DEAR DR. ROACH: I’m a 77-year-old man in good health except for irritable bowel syndrome for 35 years. Six months ago, I started taking two low-dose aspirins daily as a preventive, and since then all IBS symptoms have disappeared. Stools and frequency are now normal and without any intense cramping, gas or urgency, which I had for all those years. Frankly, I’m pleasantly shocked, since I thought IBS had no cure. I take no other medications or supplements, so it seems likely that the aspirin has alleviated or maybe cured my IBS. I thought other readers might be interested. Any thoughts? — B.C.
ANSWER: Yours is a very unusual but not unheard of response to aspirin. Most people with IBS find that aspirin and other anti-inflammatories worsen IBS symptoms. I have read of others who have the same response you seem to, however.
Aspirin remains controversial as a preventive in people without heart disease, but I believe the benefits outweigh the risks in people at high risk for heart disease, even if they are undiagnosed. Always speak with your doctor before beginning a course of aspirin, even if it’s low-dose.
DEAR DR. ROACH: I have taken the same dosage of Synthroid for several years. Since this dose successfully maintains my thyroid level, is it still necessary for me to have my bloodwork done once a year, or could I either stop having bloodwork done or have the test performed every other year? — R.M.
ANSWER: In general, the dose of replacement thyroid remains roughly constant over the long term. However, the dose may need to be adjusted for several reasons, including weight change, other medication use, change in absorption due to gastrointestinal developments or pregnancy. Also, even normal aging alters the metabolism of thyroid hormone, so I’d recommend continuing to check levels once yearly at a minimum.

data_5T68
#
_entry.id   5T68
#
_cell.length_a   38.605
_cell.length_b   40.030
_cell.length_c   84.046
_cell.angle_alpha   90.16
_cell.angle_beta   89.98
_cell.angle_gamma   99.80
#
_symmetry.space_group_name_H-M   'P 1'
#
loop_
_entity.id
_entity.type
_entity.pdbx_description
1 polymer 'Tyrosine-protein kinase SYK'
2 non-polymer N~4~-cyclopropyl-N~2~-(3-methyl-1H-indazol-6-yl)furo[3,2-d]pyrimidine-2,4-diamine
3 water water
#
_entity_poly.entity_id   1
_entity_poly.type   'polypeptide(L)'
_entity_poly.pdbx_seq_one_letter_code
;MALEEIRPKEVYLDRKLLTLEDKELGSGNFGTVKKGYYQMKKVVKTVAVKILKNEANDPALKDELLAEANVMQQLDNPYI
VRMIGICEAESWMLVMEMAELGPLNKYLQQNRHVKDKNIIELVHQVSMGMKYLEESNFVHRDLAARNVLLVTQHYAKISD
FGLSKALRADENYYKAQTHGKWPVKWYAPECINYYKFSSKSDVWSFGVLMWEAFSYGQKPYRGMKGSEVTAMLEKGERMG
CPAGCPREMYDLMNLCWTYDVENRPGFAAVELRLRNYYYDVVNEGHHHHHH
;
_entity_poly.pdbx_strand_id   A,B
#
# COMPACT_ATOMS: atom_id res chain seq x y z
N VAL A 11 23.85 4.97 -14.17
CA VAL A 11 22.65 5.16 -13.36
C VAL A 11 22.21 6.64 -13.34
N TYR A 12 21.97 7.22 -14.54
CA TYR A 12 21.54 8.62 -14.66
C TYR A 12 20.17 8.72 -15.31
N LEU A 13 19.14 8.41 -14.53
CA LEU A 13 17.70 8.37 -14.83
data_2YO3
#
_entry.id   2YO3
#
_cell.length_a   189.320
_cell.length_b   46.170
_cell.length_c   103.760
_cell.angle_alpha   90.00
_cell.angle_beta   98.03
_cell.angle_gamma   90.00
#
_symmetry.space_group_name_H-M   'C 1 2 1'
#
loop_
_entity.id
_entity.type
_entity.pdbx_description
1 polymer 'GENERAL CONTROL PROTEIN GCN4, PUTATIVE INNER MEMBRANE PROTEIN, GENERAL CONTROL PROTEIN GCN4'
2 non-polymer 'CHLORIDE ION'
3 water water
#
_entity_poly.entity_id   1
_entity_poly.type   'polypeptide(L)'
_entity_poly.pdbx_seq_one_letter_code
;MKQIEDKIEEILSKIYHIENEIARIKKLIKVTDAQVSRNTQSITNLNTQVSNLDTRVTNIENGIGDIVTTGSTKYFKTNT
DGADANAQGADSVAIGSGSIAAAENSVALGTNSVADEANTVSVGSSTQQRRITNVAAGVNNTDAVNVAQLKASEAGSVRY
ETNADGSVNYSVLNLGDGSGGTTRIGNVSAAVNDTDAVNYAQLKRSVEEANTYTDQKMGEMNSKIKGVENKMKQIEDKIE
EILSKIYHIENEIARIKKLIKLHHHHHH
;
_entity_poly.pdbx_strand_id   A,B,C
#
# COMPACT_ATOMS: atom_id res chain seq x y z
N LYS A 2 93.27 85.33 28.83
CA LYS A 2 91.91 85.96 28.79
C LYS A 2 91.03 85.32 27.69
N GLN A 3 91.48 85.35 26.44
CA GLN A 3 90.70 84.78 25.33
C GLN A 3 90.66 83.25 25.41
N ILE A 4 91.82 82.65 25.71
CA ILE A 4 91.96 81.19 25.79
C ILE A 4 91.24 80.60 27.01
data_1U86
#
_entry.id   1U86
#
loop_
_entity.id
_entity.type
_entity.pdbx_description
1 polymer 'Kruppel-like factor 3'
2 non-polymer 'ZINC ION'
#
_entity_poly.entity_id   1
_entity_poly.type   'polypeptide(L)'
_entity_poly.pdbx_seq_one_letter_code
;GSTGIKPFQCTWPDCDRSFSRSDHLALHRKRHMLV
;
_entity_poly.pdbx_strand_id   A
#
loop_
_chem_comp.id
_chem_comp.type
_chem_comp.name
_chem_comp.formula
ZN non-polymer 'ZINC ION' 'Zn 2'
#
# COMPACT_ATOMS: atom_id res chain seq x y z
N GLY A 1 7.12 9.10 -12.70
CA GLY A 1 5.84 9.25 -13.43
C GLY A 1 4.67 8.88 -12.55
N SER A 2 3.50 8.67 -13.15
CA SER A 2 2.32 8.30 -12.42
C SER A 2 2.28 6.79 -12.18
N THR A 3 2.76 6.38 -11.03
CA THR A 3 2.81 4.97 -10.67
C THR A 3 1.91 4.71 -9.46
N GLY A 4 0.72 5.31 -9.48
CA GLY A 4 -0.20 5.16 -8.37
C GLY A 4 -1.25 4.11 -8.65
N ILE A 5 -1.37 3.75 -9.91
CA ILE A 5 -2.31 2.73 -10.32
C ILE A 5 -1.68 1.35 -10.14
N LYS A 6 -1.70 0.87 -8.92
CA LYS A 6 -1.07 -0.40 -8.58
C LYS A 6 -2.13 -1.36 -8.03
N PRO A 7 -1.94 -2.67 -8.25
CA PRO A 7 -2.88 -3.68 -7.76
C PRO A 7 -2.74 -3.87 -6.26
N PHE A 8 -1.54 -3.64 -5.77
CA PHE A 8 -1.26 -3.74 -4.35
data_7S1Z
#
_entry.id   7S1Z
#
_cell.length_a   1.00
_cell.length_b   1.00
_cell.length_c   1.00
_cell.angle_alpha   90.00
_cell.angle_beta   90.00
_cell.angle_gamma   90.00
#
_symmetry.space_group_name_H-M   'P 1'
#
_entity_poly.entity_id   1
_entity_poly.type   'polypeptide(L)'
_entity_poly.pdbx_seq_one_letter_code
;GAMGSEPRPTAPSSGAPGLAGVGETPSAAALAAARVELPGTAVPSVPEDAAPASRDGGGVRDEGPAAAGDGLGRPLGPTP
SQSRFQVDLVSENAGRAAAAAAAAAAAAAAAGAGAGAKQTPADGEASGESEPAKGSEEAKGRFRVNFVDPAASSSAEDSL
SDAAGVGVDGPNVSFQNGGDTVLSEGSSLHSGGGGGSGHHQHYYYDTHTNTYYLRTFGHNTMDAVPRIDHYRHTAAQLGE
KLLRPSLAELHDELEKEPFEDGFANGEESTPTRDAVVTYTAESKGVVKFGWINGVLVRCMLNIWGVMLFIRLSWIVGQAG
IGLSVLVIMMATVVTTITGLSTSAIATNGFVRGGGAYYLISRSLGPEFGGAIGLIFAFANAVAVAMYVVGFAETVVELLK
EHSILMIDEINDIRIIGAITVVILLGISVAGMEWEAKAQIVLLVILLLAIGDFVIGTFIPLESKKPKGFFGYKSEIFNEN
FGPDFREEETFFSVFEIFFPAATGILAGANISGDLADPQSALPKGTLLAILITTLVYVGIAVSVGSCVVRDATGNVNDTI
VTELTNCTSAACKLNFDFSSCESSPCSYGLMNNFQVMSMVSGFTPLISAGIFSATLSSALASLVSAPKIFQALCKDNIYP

The booklet on thyroid disorders provides insight into the various forms and treatment of this disease. Readers can order a copy by writing: Dr. Roach — No. 402W, 628 Virginia Drive, Orlando, FL 32803. Enclose a check or money order (no cash) for $4.75 with the recipient’s printed name and address. Please allow four weeks for delivery.
DEAR DR. ROACH: Several weeks ago, I contracted a bad cold with much congestion.
I have received an antibiotic plus nasal spray, and most of the congestion is gone. I have no pain. My concern is that my ears are still partially blocked. I can clear them by pinching my nose and blowing, such as one does in an aircraft, but I must do this frequently. I am worried about hearing damage. I don’t know what else to do. — R.F.
ANSWER: The Eustachian tube connects your middle ear with the back of the throat and equalizes the pressure in your ear. It is common for congestion to linger. Fortunately, it does not permanently damage hearing, and usually goes away by itself. Decongestants can help, but do not use a decongestant spray such as Afrin (oxymetazoline) for more than three days.
Dr. Roach regrets that he is unable to answer individual letters, but will incorporate them in the column whenever possible. Readers may email questions to ToYourGoodHealth@med. cornell.edu. To view and order health pamphlets, visit www.rbmamall.com, or write to Good Health, 628 Virginia Drive, Orlando, FL 32803. ©2017 North America Synd.